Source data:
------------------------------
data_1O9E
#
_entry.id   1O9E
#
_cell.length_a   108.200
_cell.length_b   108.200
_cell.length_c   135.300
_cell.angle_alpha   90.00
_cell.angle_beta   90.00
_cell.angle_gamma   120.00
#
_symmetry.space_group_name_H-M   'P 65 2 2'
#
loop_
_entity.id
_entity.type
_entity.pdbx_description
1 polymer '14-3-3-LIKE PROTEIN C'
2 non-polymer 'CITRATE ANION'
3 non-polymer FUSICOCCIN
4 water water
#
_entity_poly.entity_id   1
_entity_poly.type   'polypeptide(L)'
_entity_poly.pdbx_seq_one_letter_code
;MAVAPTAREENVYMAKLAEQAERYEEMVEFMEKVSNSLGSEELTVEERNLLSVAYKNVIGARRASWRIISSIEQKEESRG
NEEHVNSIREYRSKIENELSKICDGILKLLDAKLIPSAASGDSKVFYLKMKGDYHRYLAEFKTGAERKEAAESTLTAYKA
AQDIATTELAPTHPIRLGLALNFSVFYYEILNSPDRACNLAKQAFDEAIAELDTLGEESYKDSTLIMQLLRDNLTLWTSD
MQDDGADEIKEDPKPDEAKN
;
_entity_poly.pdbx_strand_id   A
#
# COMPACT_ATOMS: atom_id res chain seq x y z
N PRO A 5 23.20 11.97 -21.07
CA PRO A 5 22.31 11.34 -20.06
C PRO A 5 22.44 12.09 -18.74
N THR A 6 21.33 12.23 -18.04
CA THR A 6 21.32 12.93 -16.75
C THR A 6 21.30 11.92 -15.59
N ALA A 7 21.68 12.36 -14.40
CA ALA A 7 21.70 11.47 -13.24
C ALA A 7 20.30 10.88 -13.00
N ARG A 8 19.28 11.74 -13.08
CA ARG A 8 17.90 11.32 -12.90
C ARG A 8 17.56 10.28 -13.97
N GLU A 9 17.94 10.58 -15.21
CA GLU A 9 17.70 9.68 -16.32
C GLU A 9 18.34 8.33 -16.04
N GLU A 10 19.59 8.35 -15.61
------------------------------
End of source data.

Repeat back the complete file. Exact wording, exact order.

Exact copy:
data_1O9E
#
_entry.id   1O9E
#
_cell.length_a   108.200
_cell.length_b   108.200
_cell.length_c   135.300
_cell.angle_alpha   90.00
_cell.angle_beta   90.00
_cell.angle_gamma   120.00
#
_symmetry.space_group_name_H-M   'P 65 2 2'
#
loop_
_entity.id
_entity.type
_entity.pdbx_description
1 polymer '14-3-3-LIKE PROTEIN C'
2 non-polymer 'CITRATE ANION'
3 non-polymer FUSICOCCIN
4 water water
#
_entity_poly.entity_id   1
_entity_poly.type   'polypeptide(L)'
_entity_poly.pdbx_seq_one_letter_code
;MAVAPTAREENVYMAKLAEQAERYEEMVEFMEKVSNSLGSEELTVEERNLLSVAYKNVIGARRASWRIISSIEQKEESRG
NEEHVNSIREYRSKIENELSKICDGILKLLDAKLIPSAASGDSKVFYLKMKGDYHRYLAEFKTGAERKEAAESTLTAYKA
AQDIATTELAPTHPIRLGLALNFSVFYYEILNSPDRACNLAKQAFDEAIAELDTLGEESYKDSTLIMQLLRDNLTLWTSD
MQDDGADEIKEDPKPDEAKN
;
_entity_poly.pdbx_strand_id   A
#
# COMPACT_ATOMS: atom_id res chain seq x y z
N PRO A 5 23.20 11.97 -21.07
CA PRO A 5 22.31 11.34 -20.06
C PRO A 5 22.44 12.09 -18.74
N THR A 6 21.33 12.23 -18.04
CA THR A 6 21.32 12.93 -16.75
C THR A 6 21.30 11.92 -15.59
N ALA A 7 21.68 12.36 -14.40
CA ALA A 7 21.70 11.47 -13.24
C ALA A 7 20.30 10.88 -13.00
N ARG A 8 19.28 11.74 -13.08
CA ARG A 8 17.90 11.32 -12.90
C ARG A 8 17.56 10.28 -13.97
N GLU A 9 17.94 10.58 -15.21
CA GLU A 9 17.70 9.68 -16.32
C GLU A 9 18.34 8.33 -16.04
N GLU A 10 19.59 8.35 -15.61